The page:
As an oval table has curved edges, it loses a little of the seating space and table top surface area that a rectangular dining table can offer.
The Livingetc edit of the best oval dining tables
Every savvy shopper knows about the gems that can be found at Walmart, including this oval table. It has a glossy finish and its slim pillar means the whole family can easily sit round it together.
The blond wood veneer is made from trees found naturally fallen in the forest, giving this table a big dose of character and charm.
5. Irregular dining tables
Want to make a design-led statement? An irregular-shaped dining table is just the ticket for a talking-point piece. It also happens to be a rising interior design trend.
For example, amorphous tables, like the one by Wiggle Room in the Brooklyn apartment above, are having a real moment, with the fluid lines and abstract design working well in an open-plan space.
Pros of irregular dining tables:
'Irregularly shaped tables are most likely the work of an artist or craftsperson,' says Mindy. 'Go with this if you are looking to create a striking statement and the table itself is a piece of art and the craftsmanship is worthy of the inconvenience it might pose for seating.
'This type of table might be best in a very open space where it can be viewed from many angles and appreciated.'
Cons of irregular dining tables:
Irregular-shaped dining tables can be difficult to repurpose if your tastes change or you are moving house and it doesn't fit the new room.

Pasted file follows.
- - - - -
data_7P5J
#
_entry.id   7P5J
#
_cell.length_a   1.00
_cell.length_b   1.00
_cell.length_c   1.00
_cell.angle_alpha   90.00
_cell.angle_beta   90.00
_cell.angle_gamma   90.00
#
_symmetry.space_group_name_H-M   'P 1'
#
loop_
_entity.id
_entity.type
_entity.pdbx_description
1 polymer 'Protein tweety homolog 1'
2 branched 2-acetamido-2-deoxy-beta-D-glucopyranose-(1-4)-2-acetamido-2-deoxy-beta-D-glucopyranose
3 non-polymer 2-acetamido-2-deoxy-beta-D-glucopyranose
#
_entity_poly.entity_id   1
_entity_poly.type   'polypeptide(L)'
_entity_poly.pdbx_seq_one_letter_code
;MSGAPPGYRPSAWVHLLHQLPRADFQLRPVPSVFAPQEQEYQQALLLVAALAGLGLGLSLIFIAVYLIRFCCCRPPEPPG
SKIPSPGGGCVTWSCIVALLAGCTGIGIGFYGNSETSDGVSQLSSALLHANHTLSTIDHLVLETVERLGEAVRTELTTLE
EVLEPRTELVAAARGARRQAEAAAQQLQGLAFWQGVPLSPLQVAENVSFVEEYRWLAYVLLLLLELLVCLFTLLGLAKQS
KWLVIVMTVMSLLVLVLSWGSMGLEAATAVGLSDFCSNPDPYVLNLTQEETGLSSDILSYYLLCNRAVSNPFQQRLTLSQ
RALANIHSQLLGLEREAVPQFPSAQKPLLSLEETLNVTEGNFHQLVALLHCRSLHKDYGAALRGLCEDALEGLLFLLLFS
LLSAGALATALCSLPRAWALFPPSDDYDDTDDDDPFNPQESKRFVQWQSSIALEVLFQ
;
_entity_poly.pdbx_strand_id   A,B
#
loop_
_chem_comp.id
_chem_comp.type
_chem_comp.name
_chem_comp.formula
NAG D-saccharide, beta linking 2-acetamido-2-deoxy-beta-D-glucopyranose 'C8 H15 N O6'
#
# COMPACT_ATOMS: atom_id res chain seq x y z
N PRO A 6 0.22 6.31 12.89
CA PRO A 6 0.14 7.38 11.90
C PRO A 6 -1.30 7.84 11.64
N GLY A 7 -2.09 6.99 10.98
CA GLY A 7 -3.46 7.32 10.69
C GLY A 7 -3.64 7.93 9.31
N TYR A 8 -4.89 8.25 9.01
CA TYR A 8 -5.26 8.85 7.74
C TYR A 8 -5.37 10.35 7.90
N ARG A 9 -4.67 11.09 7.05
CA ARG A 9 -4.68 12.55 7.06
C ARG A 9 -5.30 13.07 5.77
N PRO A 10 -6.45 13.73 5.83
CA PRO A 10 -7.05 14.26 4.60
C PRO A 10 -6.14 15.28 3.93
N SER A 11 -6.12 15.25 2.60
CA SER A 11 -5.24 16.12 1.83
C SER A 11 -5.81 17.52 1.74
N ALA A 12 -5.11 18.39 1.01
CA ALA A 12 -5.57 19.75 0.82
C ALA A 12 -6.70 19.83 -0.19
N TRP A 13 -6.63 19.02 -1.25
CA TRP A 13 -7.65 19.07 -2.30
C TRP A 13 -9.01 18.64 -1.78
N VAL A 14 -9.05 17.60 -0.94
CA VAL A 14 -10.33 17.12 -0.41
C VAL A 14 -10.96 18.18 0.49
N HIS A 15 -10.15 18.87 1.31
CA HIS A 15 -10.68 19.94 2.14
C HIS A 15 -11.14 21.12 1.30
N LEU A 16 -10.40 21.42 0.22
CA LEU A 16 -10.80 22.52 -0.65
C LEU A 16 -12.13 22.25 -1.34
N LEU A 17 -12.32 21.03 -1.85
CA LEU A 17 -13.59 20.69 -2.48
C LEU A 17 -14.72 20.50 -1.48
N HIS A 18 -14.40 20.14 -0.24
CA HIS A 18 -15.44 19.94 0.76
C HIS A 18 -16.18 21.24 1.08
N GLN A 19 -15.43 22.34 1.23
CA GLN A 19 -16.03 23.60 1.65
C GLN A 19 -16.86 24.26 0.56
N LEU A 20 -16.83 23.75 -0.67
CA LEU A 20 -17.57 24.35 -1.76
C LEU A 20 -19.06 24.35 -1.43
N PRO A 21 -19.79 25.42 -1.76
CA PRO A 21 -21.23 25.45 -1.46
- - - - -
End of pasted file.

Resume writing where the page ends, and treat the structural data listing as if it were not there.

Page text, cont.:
Mindy comments: 'Well-made dining tables are typically a purchase that should last for decades and can be passed on indefinitely, upcycled, and resold. So, be sure that the irregular shape is one that can last in interest, beauty, and use rather than a trend that is difficult to find a second life for.'
Is it better to have a round or rectangular table?
Deciding whether to have a round or rectangular table really depends on the shape of the room and the amount of people it needs to cater for.
Round tables work well in square rooms and open-plan spaces, and are a sociable choice, with everybody able to converse easily with each other.
Rectangular dining tables are great rectangular-shaped rooms as they generally fit seamlessly into the space. They're also a great option if you have a big family or love to host large groups of friends for regular dinner parties.
Ruth Doherty is a lifestyle journalist based in London. An experienced freelance digital writer and editor, she is known for covering everything from travel and interiors to fashion and beauty. She regularly contributes to Livingetc, Ideal Home and Homes & Gardens, as well as titles like Prima and Red. Outside of work, her biggest loves are endless cups of tea, almond croissants, shopping for clothes she doesn’t need, and booking holidays she does.